That I Could be Good


Good. Adjective: of high quality;of somewhat high but not excellent quality; correct or proper.
The word is a trigger word for me. One part of good is like being a “good girl,” obedient, submissive, following instructions. As a child I was referred to as a “good girl,” a lot by the men in my life, my dad, my grandfather. Being told I was a good girl, was one of the warmest shows of affection from these men, my inference was they were proud of me, happy and grateful for my good behavior. For years I didn’t understand I was an actual self, and without intention of any kind, lived as the person I thought I was supposed to be, the “good girl.” Gradually, slowly, I saw glimpses of self, and I became less concerned about being a “good girl”–I was in my 30’s by then. The programming pretty embedded. I’m still trapped by the default “good girl” way of relating to men, at the core.

About 10 years ago I heard the following song by Alanis Morissette, “That I would be Good.” I had heard it before, but this was the first time I listened to the lyrics, took them in, understood the meaning of the words. It shook me, stopped me in my tracks and reduced me to red-faced crying, drool, snot and tears smearing together. I could hear the affirmation, that I am a good person, but also understood that I didn’t believe it, that I was not good for every mistake made, for inabilities to perform, for being less than I had hoped. A deeper part of me, one deeper than my more silly, avoidant, parts named so far has held this as truth for a long time. I don’t have much to go on here, but I know it relates to shame, an exile part, isolated and covered up by that hideous shredder guy and little miss perfect.

I told my therapist this song was an epiphany for me. He looked at me and said, “you mean, that you think you aren’t good?” His tone and expression were matching hues of, “I couldn’t be more sad for you, and I didn’t know it was this bad.” Oh the shame that rose up for me with that–I could even make his sadness for me a means of shaming myself. The song became the closest thing to an affirmation I could muster, because still many of the things Morissette said about being good, I didn’t agree with for myself personally. I definitely associated my fails with the opposite of good. Further, some of what she names–losing her hair, going bankrupt, being without someone–I have feared as the ultimate fails, experiences I have been fortunate enough to control and avoid, but would have me crawling under a rock if I did experience them.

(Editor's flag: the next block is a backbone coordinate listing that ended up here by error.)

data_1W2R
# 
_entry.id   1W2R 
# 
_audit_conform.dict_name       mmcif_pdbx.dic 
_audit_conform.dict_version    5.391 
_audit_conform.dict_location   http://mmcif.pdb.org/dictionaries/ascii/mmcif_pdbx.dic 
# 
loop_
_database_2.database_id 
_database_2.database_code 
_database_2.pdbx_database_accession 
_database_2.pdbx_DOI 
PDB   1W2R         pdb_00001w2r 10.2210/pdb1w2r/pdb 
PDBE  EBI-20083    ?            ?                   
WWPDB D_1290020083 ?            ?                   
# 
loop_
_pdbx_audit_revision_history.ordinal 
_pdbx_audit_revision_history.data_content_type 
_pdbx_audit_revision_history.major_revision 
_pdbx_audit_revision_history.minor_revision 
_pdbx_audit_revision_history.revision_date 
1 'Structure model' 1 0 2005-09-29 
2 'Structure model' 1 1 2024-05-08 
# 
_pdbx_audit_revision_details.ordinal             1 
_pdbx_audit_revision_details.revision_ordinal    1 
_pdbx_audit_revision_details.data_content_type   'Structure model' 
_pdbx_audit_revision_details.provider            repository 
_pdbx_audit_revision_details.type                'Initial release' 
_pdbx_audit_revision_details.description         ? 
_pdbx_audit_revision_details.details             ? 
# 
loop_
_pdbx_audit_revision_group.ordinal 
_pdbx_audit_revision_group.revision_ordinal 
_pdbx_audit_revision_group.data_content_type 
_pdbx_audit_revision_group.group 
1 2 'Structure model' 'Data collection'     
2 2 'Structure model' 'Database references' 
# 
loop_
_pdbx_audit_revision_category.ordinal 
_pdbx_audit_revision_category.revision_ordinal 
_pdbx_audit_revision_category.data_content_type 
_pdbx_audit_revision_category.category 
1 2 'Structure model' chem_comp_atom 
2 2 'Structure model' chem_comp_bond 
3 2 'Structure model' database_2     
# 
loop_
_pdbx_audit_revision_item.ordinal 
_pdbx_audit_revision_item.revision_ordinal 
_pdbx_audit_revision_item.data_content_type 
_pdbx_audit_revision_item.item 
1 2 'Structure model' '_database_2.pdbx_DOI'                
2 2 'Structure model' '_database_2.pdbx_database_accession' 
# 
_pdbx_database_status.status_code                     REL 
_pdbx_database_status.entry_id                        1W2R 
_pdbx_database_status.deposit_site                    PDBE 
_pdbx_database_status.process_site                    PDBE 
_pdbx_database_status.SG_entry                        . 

That I would be Good
that I would be good even if I did nothing
that I would be good even if I got the thumbs down
that I would be good if I got and stayed sick
that I would be good even if I gained ten pounds

that I would be fine even if I went bankrupt
that I would be good if I lost my hair and my youth
that I would be great if I was no longer queen
that I would be grand if I was not all knowing

that I would be loved even when I numb myself
that I would be good even when I am overwhelmed
that I would be loved even when I was fuming
that I would be good even if I was clingy

that I would be good even if I lost sanity
that I would be good
whether with or without you

I still fill with tears when I read or hear the lyrics. It shows me I have more excavating to do, because how could I not believe I am good? I believe everybody else in the world is good–at their core–can forgive people for doing heinous things, out of compassion for the traumas that led to their behavior. I could share an inventory of the work I do, the kindness and compassion I have in my heart, and in doing so, could also tell you I’m bad–not good–for not being humble. What a mind fuck that is.

The Open Studio Project uses “intention” as a practice of making statements about the present, some are obvious descriptors framed in the positive, others are statements that take the possibility of something and present the idea as though it already is. Of course I struggle with this part of the process. It is very affirmation-like (although intention is not the same as affirmation) and means self-kindness, hopefulness. I’m going to keep working on it.


2 thoughts on “That I Could be Good

  1. Gosh I have missed Penelope’s wise postings. She is such a bad girl. ha ha, just kidding. I love Alanis Morissette even more now. My first thought upon reading this is I hope you fired your therapist. Was that bad of me to say?
    I am going to go listen to this song now. Thanks for the honest and wise sharing.


    • Ah, I miss you, dear Renee. I just read your Thanksgiving post, and loved every word, savored each morsel–I love the way you write and create–and the drawing by your sister? Your daughter? So heart-achingly lovely. I’d love to talk soon–are you feeling better?


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